Two other courts of appeals agreed with the Tenth Circuit’s view that the limitations period begins to run for a constructive-discharge claim after the employer’s last discriminatory act. However, other courts of appeals had held that the limitations period for a constructive-discharge claim does not begin to run until the employee resigns.
The U.S. Supreme Court agreed to review the case to resolve the circuit split. Before the Supreme Court, the government declined to support the Tenth Circuit’s holding that an employee’s resignation is not part of the “matter alleged to be discriminatory.” Accordingly, the Supreme Court appointed an amica to defend the Tenth Circuit’s holding.
Justice Sonia Sotomayor, writing for the Court, stated that the default rule for calculating limitations periods is that the period commences when the plaintiff has a complete and present cause of action. According to Sotomayor, a constructive discharge claim has two basic elements:
- discrimination by the employer to the point a reasonable person would resign; and
- an actual resignation.
Only after both elements are satisfied, can an employee file suit to obtain relief. Therefore, only after an employee gives notice of resignation, does the limitations period ordinarily begin to run.
Although the Supreme Court in Green’s case calculated the starting point for constructive discharge claims in the context of the 45-day regulatory deadline that federal employees face in reporting discrimination to an agency EEO counselor, Justice Sotomayor noted that the 45-day requirement for federal employees has an “analog” for private sector Title VII employees: the 180/300 day deadline to file a charge of discrimination with the Equal Employment Opportunity Commission after an “alleged unlawful employment practice occurred.” According to Justice Sotomayor, the EEOC treats the federal and private sector employee limitation periods as identical in operation.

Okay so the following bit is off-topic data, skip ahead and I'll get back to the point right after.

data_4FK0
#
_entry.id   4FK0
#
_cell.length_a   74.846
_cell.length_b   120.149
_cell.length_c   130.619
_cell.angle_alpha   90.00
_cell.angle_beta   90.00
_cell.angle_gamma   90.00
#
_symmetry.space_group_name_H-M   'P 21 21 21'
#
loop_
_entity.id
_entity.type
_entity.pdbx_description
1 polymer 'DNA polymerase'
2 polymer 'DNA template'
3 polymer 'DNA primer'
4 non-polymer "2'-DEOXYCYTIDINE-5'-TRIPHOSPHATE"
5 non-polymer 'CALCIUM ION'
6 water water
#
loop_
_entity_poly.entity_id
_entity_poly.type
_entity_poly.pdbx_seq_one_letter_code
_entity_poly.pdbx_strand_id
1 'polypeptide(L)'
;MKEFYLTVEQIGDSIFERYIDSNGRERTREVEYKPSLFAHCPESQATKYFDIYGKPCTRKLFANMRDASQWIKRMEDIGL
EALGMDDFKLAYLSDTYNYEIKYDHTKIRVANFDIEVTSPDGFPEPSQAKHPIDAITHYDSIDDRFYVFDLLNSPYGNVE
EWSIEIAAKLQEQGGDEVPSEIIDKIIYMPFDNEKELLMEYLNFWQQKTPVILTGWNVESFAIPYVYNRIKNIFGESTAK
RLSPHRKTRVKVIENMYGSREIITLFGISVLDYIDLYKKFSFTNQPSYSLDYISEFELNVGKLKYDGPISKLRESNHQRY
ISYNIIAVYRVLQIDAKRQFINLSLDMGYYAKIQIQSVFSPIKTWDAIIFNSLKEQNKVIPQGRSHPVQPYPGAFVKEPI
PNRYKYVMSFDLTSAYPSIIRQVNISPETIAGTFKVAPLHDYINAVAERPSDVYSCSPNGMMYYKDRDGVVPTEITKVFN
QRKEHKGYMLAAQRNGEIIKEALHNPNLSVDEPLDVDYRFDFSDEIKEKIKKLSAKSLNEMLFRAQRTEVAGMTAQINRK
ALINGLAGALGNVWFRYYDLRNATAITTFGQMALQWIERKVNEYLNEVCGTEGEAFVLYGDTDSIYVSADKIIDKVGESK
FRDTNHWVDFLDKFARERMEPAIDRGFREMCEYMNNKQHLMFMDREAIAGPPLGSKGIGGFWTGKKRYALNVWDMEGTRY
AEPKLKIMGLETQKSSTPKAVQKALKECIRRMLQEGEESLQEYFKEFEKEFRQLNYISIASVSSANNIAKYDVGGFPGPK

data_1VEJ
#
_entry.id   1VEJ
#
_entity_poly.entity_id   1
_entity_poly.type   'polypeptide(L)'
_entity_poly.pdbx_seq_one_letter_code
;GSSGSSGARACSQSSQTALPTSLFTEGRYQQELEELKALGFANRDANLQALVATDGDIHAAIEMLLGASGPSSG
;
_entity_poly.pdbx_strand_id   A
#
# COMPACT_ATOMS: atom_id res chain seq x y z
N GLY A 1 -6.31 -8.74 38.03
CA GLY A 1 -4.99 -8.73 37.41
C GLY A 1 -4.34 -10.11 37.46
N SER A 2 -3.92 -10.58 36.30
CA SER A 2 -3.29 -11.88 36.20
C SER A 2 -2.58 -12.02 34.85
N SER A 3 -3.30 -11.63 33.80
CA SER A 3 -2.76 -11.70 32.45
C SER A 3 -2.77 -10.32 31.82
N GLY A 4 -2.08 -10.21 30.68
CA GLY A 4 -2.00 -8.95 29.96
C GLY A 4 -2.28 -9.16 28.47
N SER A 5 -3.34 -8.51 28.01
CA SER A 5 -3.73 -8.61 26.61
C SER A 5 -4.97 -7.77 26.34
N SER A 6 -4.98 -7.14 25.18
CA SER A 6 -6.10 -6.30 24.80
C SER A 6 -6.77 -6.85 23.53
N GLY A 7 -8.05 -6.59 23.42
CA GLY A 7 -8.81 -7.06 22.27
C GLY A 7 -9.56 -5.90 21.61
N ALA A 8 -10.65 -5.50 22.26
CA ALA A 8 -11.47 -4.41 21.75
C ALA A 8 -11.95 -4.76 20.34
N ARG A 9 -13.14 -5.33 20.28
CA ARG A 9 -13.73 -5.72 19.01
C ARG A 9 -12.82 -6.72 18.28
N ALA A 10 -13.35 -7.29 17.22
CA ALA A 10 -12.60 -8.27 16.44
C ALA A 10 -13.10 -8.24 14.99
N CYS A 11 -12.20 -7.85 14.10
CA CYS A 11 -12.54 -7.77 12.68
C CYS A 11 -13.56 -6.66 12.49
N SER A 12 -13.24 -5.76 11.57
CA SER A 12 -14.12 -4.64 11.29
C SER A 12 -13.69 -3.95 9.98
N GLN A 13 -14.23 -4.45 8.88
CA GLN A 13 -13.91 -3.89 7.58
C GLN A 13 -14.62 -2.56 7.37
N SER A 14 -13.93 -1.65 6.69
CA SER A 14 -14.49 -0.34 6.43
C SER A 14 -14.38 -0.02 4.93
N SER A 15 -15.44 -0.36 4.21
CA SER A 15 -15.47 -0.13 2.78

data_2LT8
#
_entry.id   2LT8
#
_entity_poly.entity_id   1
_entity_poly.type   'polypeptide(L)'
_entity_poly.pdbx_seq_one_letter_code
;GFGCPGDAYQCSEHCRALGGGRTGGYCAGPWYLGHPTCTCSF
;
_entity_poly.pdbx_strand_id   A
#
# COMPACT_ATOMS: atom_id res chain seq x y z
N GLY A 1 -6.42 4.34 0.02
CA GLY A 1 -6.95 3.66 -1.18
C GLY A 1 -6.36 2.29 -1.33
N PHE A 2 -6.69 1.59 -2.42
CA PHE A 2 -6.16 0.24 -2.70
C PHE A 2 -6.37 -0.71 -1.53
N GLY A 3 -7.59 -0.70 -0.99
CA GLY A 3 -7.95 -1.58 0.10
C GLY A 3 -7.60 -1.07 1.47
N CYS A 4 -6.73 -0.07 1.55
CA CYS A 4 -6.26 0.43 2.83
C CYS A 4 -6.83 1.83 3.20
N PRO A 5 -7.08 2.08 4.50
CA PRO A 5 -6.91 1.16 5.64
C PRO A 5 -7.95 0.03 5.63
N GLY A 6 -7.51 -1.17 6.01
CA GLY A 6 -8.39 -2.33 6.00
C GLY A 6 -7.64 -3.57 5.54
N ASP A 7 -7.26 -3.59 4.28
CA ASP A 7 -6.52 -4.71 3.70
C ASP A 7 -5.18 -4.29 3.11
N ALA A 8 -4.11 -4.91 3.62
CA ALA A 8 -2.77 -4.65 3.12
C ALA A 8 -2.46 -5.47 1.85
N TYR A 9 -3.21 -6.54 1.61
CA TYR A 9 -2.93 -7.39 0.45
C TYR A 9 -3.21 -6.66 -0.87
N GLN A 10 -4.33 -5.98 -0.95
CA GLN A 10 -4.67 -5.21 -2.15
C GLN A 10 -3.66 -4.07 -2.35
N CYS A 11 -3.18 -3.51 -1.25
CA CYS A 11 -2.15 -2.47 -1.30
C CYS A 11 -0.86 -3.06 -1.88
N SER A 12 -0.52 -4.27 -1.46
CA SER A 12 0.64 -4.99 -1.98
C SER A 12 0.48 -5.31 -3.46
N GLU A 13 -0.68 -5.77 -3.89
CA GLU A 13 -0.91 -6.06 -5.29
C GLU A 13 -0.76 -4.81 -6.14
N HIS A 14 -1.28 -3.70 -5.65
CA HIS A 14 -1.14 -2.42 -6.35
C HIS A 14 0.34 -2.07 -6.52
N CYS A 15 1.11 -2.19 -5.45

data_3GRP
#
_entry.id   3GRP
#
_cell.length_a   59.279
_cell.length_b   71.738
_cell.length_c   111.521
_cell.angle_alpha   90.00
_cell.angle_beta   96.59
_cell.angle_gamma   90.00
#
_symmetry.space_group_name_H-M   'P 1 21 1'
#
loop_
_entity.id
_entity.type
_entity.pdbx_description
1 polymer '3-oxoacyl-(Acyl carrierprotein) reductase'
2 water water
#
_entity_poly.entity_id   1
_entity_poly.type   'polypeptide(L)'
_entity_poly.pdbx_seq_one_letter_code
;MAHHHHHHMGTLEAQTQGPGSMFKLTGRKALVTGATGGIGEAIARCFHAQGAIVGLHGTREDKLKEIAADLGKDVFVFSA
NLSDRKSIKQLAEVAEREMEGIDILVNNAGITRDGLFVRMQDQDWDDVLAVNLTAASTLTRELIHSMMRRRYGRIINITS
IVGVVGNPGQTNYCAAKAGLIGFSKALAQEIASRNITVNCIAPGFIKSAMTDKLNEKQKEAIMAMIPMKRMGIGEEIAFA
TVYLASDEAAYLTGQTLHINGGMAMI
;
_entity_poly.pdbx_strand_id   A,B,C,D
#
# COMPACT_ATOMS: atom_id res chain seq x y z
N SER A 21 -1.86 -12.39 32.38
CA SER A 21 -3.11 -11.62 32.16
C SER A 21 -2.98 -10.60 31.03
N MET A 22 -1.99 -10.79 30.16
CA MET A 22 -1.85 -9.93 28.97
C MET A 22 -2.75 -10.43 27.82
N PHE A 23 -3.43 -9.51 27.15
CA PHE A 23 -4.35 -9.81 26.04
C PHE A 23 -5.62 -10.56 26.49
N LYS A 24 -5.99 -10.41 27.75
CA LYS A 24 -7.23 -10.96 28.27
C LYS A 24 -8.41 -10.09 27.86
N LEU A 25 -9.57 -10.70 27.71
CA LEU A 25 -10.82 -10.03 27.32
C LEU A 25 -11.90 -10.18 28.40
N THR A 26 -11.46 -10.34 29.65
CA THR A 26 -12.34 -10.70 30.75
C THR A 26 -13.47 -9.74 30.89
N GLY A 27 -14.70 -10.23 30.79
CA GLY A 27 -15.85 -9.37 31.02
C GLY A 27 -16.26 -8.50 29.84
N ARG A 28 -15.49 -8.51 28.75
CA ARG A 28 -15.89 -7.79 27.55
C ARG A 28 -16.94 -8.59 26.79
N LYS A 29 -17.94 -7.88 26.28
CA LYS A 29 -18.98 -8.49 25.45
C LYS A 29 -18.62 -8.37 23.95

Concurring in the judgment, Justice Samuel Alito wrote that Justice Sotomayor “seems to agree that the same rules should apply in the federal and private sectors.”
Justice Clarence Thomas was the sole dissenter. He criticized the majority for “ignoring the date on which an employer’s discriminatory act occurred and instead focusing only on an employee’s subjective response.” For Justice Thomas, the concept of constructive discharge is based on a fiction that an employee’s resignation can be attributed to his employer.
Although the Supreme Court has established a bright-line rule that the limitations period for constructive discharge claims begins to run when the employee resigns, it did not resolve Green’s case on the merits. Rather, it left open for the lower court to determine the date of Green’s actual resignation. Was it December 16, 2009, when he entered into the agreement with the Post Office to leave employment at his branch, or was it February 9, 2010, the date of his resignation letter? The lower court must resolve this issue, which could lead to another conflict among the circuits. Time will tell if the Supreme Court’s rule in Green will be applied to constructive discharge lawsuits brought against private employers (not the federal government) under Section 706 of Title VII.